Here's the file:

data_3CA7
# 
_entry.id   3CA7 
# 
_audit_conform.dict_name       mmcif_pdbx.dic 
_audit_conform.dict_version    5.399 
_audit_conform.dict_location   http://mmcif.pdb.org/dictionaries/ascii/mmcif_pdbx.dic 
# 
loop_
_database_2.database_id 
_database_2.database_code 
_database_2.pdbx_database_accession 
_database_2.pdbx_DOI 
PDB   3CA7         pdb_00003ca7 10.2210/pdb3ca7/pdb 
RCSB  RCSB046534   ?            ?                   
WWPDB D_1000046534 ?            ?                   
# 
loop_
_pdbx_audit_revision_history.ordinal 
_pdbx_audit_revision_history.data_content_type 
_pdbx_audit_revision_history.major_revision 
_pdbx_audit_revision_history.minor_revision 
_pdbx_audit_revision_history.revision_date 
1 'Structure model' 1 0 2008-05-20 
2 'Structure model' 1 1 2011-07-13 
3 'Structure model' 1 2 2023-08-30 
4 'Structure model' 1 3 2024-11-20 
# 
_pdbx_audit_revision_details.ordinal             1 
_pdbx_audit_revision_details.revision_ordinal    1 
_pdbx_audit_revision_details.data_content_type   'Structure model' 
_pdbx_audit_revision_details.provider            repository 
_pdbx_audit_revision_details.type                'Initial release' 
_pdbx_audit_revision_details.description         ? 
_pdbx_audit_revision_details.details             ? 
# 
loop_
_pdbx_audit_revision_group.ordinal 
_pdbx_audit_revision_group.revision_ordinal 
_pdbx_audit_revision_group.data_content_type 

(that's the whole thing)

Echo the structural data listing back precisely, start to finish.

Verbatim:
data_3CA7
# 
_entry.id   3CA7 
# 
_audit_conform.dict_name       mmcif_pdbx.dic 
_audit_conform.dict_version    5.399 
_audit_conform.dict_location   http://mmcif.pdb.org/dictionaries/ascii/mmcif_pdbx.dic 
# 
loop_
_database_2.database_id 
_database_2.database_code 
_database_2.pdbx_database_accession 
_database_2.pdbx_DOI 
PDB   3CA7         pdb_00003ca7 10.2210/pdb3ca7/pdb 
RCSB  RCSB046534   ?            ?                   
WWPDB D_1000046534 ?            ?                   
# 
loop_
_pdbx_audit_revision_history.ordinal 
_pdbx_audit_revision_history.data_content_type 
_pdbx_audit_revision_history.major_revision 
_pdbx_audit_revision_history.minor_revision 
_pdbx_audit_revision_history.revision_date 
1 'Structure model' 1 0 2008-05-20 
2 'Structure model' 1 1 2011-07-13 
3 'Structure model' 1 2 2023-08-30 
4 'Structure model' 1 3 2024-11-20 
# 
_pdbx_audit_revision_details.ordinal             1 
_pdbx_audit_revision_details.revision_ordinal    1 
_pdbx_audit_revision_details.data_content_type   'Structure model' 
_pdbx_audit_revision_details.provider            repository 
_pdbx_audit_revision_details.type                'Initial release' 
_pdbx_audit_revision_details.description         ? 
_pdbx_audit_revision_details.details             ? 
# 
loop_
_pdbx_audit_revision_group.ordinal 
_pdbx_audit_revision_group.revision_ordinal 
_pdbx_audit_revision_group.data_content_type 